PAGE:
When Andrew Mandel dreamt up a new Jewish ritual object known as a “tzedek box,” he was admittedly most interested in the “tzedek” — the social justice — aspect, and less so the “box” part.
Mandel, a fifth-year rabbinical student at Hebrew Union College in New York, envisioned a new Jewish holiday, Yom HaTzedek (Day of Justice) back in 2018 as a way to make acts of social justice an integral part of religious life.
To reinforce the themes of the holiday, Jews would write reflections on each effort made to help the world throughout the year, and save them in a box. “This action is not meant to self-congratulate or to rack up a record of good deeds,” Kveller, the New York Jewish Week’s partner site, wrote in 2021. “Rather, it provides a moment to reflect on the work and develop accountability around consistently being ‘shomer tzedek,’ a guardian of justice.”
When he first conceived of the holiday, the box itself was an afterthought. “I have to confess, at first, the actual box wasn’t particularly relevant to me,” Mandel, 44, told the New York Jewish Week. “It’s like — find a shoe box, find a jar. It was shortsighted, but that’s where I was.”
But as Yom HaTzedek shifted from concept to reality — the day is now officially commemorated on Pesach Sheni, or the Second Passover, observed on the 14th day of Iyar (this year May 5) — so too did Mandel’s thinking on the box itself. Conversations with renowned Jewish artist Tobi Kahn and Jean Bloch Rosensaft, director of the Dr. Bernard Heller Museum at HUC, led Mandel to believe the aesthetics of the box could help enhance the users’ spiritual exploration of justice.
And now, these conversations have inspired a new exhibit, “Tzedek Boxes: Justice Shall You Pursue,” which will open at the Heller Museum on Thursday. The exhibit features 29 tzedek boxes created by contemporary Jewish artists. They include one of Kahn’s series of seven wooden tzedek boxes, “Zahryz III,” and Eli Kaplan-Wildmann’s customizable cardboard “Pop-up Tzedek Box,” which has been massed-produced for 8,300 participants and two dozen synagogues that have all participated in the new holiday.
The exhibit’s aim, said Rosensaft, echoes the museum’s mission “to encourage the interpretation and renewal of Jewish values, tradition, and practice through the creativity of contemporary artists in works that will advance justice in our world.”
If the tzedek box sounds familiar, it’s probably because you’ve heard of its cousin — or version 1.0, if you will: the tzedakah box, a receptacle for collecting coins to be donated to charity. The words “tzedek” and “tzedakah” have the same Hebrew root: justice.
“It’s not just that we don’t really use coins anymore,” Mandel said. “There’s more ways of making change than [just] philanthropy — whether it’s advocacy, whether that’s direct service and volunteer work, whether that’s just listening and learning. A tzedek box creates an umbrella for all those different actions so we can all live out our values together to improve the world.”
In the exhibit, the artists’ tzedek boxes capture different facets of social justice: in Jewish tradition (images of doves, or flowing rivers); motivation for social action (references to heroes and past injustices such as the Holocaust); the causes people care about (the environment, food insecurity) and symbols of generous behavior (an open heart, an open mind).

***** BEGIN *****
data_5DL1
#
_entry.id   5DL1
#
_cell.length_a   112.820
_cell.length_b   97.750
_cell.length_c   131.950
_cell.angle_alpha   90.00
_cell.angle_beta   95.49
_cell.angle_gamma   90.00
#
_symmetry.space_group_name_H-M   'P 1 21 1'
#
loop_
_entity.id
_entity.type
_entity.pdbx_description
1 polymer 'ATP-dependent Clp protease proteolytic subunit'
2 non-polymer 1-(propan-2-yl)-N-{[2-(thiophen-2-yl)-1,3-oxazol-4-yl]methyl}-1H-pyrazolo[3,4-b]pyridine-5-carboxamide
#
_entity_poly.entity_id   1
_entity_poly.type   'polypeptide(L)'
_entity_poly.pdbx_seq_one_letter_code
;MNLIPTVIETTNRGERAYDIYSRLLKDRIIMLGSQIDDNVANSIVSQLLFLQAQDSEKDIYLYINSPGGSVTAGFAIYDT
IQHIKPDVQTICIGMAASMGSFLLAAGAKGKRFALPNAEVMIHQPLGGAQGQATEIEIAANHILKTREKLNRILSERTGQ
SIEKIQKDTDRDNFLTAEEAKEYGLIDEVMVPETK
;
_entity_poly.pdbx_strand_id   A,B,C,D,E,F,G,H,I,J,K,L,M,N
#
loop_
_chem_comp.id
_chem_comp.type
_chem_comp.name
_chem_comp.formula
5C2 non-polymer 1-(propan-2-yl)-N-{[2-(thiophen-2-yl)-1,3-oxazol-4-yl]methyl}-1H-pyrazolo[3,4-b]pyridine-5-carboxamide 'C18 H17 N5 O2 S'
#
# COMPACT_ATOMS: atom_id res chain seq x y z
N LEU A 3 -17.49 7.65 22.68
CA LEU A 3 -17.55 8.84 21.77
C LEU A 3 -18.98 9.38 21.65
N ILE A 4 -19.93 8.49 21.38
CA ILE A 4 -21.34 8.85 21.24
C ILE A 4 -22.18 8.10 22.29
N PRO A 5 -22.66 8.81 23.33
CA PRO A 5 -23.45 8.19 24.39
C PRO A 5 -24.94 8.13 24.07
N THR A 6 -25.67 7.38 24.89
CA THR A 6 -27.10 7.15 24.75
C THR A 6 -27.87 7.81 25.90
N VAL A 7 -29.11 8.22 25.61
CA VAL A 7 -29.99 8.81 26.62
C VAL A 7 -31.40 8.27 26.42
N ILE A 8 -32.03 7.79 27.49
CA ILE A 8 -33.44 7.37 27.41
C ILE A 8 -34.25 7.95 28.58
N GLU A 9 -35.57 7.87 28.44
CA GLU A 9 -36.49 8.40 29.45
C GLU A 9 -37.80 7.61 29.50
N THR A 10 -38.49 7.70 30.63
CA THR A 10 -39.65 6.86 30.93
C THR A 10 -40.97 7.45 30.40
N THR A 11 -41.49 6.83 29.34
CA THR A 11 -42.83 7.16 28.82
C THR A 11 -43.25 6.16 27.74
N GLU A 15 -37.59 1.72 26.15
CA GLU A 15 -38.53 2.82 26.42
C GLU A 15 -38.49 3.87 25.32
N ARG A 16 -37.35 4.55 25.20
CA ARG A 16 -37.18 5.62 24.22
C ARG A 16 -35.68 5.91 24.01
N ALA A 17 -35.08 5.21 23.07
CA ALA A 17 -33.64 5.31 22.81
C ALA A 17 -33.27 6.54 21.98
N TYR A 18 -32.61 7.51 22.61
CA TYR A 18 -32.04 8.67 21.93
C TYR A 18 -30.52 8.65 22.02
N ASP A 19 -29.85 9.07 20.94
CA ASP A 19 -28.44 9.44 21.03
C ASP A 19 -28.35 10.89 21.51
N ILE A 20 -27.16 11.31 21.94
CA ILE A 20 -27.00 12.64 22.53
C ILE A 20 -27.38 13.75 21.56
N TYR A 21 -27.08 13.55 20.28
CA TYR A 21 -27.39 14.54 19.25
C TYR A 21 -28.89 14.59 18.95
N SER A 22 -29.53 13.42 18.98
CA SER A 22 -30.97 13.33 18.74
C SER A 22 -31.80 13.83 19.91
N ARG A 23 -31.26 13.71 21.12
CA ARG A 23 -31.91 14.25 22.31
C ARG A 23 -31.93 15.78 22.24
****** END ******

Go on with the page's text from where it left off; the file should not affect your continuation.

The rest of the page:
“I’m not an artist myself,” Mandel said. “But now I have seen these contributions of wildly diverse, often quite moving representations of justice and righteousness, it really opens things up to how multifaceted this process [of tzedek] is. Your box really matters.”
In Reva Jane Solomon’s “Mommy’s Justice,” the tzedek box takes the form of a purple jewelry box, an homage to her mother’s love meant to encourage small acts of compassion and justice. Holly Berger Markhoff’s “Justice Knows No Other” is a wooden box featuring an interactive scroll on which to record one’s deeds, creating a continuous chronicle of righteousness.
Kahn, whose cityscape-inspired tzedek box evokes the Jewish obligation to care for humankind, said he hoped the exhibit would inspire all Jews to adopt the ritual. “If you believe in something you should actually do it,” he said. “I’m thrilled that many people are making their own because that’s how ritual starts.”
This isn’t the first new Jewish ritual object that the Heller Museum launched into the mainstream. In 1997, it featured an exhibit of Miriam’s cups — a goblet filled with water that’s placed alongside Elijah’s cup at Passover as a call to include women and their stories in the seder. The exhibit helped introduce the now widespread practice to Jews around the world.
Rosensaft sees the tzedek box exhibition as a similar call to action. “One of the pillars of Judaism is the notion that we, as a people, have been afflicted by horrific episodes of injustice, intolerance and genocide,” she said. “We cry ‘never again,’ but we know we cannot say that if we are not prepared to work towards the causes of human rights and freedom in our own time.
To this end, Rosensaft paired the tzedek boxes with a concurrent exhibit, “One Nation,” in which artists of all backgrounds were invited to create works that comment on the state of America past, present and future.
“A lot of that hope for the future hinges on individuals taking action to solve the problems afflicting American society,” Rosensaft said.
Content distributed by the Jewish Telegraphic Agency news service.